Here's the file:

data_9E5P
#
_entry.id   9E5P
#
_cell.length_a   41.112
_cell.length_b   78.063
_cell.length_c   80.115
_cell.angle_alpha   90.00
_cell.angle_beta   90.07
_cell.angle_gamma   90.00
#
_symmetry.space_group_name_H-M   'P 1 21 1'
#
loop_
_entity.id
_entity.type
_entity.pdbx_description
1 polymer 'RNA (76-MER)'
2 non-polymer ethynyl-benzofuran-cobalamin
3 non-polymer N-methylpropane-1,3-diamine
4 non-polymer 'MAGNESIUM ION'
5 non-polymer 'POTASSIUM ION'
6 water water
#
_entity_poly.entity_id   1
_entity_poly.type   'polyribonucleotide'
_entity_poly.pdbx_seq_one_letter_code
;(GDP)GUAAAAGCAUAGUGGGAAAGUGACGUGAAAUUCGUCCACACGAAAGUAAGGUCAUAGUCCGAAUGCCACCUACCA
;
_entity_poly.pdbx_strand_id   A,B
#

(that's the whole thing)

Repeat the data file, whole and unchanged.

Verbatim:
data_9E5P
#
_entry.id   9E5P
#
_cell.length_a   41.112
_cell.length_b   78.063
_cell.length_c   80.115
_cell.angle_alpha   90.00
_cell.angle_beta   90.07
_cell.angle_gamma   90.00
#
_symmetry.space_group_name_H-M   'P 1 21 1'
#
loop_
_entity.id
_entity.type
_entity.pdbx_description
1 polymer 'RNA (76-MER)'
2 non-polymer ethynyl-benzofuran-cobalamin
3 non-polymer N-methylpropane-1,3-diamine
4 non-polymer 'MAGNESIUM ION'
5 non-polymer 'POTASSIUM ION'
6 water water
#
_entity_poly.entity_id   1
_entity_poly.type   'polyribonucleotide'
_entity_poly.pdbx_seq_one_letter_code
;(GDP)GUAAAAGCAUAGUGGGAAAGUGACGUGAAAUUCGUCCACACGAAAGUAAGGUCAUAGUCCGAAUGCCACCUACCA
;
_entity_poly.pdbx_strand_id   A,B
#